In the event of all-out war on the Korean peninsula, the United States would be hard-pressed to move troops and weapons to the battle after one month because of an overreliance on commercial air and sea transport, Congress was told Tuesday.

The U.S. military has enough planes and ships to flow forces into the war zone for 30 days, but after that it would become difficult because of the inability to send commercial vessels into a contested war zone, said Air Force Gen. Darren McDew, commander of U.S. Transportation Command.

In testimony before the Senate Armed Services Committee, McDew said he has been closely coordinating with Army Gen. Vincent Brooks, the U.S. Korea commander, about what he would need in the event of war against the North.

"We have a sufficient force today, and I have talked to Vince Books and his staff, to provide him what he needs in the first 30 days organically," McDew said.

Committee Chairman Sen. John McCain, R-Ariz., expressed concern about the shortage of military ships and the possible impact on a conflict.

"We are reliant to a larger and larger degree on the private-sector companies, and there are great questions among many experts that we do not have the capability, say in Korea, say in eastern Europe, to resupply and maintain our ability to carry out success in combat," McCain said.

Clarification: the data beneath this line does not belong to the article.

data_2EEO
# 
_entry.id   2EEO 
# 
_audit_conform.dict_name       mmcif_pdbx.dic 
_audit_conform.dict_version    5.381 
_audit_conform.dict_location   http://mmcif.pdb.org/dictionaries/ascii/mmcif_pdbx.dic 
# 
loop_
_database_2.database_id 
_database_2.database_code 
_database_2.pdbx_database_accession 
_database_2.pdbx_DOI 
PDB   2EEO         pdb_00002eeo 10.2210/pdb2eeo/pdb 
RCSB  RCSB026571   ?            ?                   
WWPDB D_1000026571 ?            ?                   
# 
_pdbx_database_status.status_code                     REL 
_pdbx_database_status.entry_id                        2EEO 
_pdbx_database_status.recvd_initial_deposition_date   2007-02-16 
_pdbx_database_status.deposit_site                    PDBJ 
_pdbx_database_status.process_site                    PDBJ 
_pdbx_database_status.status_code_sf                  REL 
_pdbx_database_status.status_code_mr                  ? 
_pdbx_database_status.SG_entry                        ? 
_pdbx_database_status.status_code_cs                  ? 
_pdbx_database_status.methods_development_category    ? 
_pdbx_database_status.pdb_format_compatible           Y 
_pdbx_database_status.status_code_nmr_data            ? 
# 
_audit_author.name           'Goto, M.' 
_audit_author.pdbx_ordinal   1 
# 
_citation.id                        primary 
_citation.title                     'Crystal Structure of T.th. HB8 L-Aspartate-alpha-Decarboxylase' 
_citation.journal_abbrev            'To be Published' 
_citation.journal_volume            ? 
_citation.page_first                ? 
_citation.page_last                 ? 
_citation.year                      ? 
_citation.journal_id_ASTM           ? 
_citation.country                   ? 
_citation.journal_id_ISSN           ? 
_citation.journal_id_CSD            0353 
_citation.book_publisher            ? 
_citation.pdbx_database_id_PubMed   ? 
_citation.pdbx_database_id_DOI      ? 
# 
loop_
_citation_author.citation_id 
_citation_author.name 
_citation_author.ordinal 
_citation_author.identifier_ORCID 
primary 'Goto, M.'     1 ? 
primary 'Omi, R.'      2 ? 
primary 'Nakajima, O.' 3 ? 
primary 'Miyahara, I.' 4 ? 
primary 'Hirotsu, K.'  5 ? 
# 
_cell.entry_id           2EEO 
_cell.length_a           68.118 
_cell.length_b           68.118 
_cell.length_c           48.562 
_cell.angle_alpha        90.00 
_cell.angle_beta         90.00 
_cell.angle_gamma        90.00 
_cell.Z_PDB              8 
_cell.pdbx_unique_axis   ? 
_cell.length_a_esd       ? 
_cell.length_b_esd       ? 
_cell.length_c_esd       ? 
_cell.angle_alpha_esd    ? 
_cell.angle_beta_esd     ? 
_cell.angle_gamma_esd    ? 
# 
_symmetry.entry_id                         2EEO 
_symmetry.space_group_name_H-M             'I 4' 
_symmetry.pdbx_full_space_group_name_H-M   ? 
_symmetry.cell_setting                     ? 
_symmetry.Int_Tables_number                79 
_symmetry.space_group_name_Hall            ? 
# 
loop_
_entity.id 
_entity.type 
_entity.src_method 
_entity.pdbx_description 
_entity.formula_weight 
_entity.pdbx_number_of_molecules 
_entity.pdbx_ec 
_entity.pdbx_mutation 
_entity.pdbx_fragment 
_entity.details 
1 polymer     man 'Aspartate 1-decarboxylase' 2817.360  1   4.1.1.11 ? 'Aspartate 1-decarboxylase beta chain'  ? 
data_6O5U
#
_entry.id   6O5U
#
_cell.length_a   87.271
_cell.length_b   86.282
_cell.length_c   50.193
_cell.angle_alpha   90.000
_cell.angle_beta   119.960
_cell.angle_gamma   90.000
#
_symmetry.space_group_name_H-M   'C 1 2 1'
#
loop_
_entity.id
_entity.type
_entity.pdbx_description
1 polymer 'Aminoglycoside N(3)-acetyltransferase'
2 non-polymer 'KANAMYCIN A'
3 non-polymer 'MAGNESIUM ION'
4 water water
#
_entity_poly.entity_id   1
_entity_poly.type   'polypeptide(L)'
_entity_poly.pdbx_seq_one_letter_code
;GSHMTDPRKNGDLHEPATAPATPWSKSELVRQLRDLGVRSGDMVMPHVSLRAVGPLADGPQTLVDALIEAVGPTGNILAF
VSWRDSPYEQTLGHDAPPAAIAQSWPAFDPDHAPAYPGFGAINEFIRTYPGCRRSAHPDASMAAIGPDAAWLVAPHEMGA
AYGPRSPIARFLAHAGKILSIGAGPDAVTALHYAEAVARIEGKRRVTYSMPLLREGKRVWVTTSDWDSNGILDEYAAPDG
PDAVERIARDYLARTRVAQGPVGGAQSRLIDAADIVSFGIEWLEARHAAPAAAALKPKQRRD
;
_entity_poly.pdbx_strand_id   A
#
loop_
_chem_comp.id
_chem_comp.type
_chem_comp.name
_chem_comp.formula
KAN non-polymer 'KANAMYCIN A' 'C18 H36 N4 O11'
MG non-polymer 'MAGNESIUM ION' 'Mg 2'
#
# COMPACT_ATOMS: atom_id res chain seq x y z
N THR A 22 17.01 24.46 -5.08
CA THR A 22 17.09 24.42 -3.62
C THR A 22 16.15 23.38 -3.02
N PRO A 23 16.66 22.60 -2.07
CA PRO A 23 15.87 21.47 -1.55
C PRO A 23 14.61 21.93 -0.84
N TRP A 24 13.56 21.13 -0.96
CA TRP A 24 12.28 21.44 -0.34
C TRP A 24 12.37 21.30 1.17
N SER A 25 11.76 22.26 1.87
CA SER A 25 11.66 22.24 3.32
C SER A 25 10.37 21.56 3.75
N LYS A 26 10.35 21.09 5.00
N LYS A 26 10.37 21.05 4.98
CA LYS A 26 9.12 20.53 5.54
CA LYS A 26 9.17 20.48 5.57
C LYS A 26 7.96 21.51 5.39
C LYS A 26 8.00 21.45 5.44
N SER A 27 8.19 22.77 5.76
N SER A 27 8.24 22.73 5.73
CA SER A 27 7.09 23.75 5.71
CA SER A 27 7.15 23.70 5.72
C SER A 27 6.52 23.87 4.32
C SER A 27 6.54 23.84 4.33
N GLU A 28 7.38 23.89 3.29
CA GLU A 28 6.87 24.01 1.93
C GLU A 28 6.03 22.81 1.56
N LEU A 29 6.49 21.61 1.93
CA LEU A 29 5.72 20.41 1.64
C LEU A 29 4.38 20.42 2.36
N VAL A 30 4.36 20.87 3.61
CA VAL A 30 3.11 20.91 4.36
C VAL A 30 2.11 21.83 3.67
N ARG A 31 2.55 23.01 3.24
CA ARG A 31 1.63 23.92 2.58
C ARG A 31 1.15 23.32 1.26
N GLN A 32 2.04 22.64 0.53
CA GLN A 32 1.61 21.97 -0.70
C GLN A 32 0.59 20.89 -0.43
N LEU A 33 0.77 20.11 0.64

McCain cited a Pentagon statistic that it would take 200 flights of C-17 cargo planes to move one Army brigade combat team and its equipment to Korea.

"It is not easy," McDew said, "but we can do 200 C-17 sorties."

"That gives you one brigade combat team," McCain scoffed. "I doubt if there is conflict in Korea that one brigade combat team would be sufficient for us to reinforce our forces on the ground."

"We do not have the capability I wish we had," responded McDew. "The initial force can be brought by organic fleets, and then we would have to see what we can do after that."

"Well general, to quote, 'see how we can do after that,' is not comforting to this committee," McCain said.

McDew testified that the U.S. military cargo ship fleet is "aging out" and asked Congress to approve the purchase of used commercial vessels as a stopgap measure until new military ships can be built.

The Pentagon says the average age of the Military Sealift Command's "surge fleet," needed for rapid response in a crisis, is now 39 years, and that over a recent five-month period fewer than 60 percent of sealift ships were able to activate during planned exercises due to various maintenance problems.

"A look at sealift, for example, reveals the same downward spiral we've seen elsewhere in the military: Budget cuts mean fewer new ships, existing ships get older, maintenance gets more expensive and more difficult, readiness suffers, and more money is siphoned from future modernization to pay for current readiness," McCain said.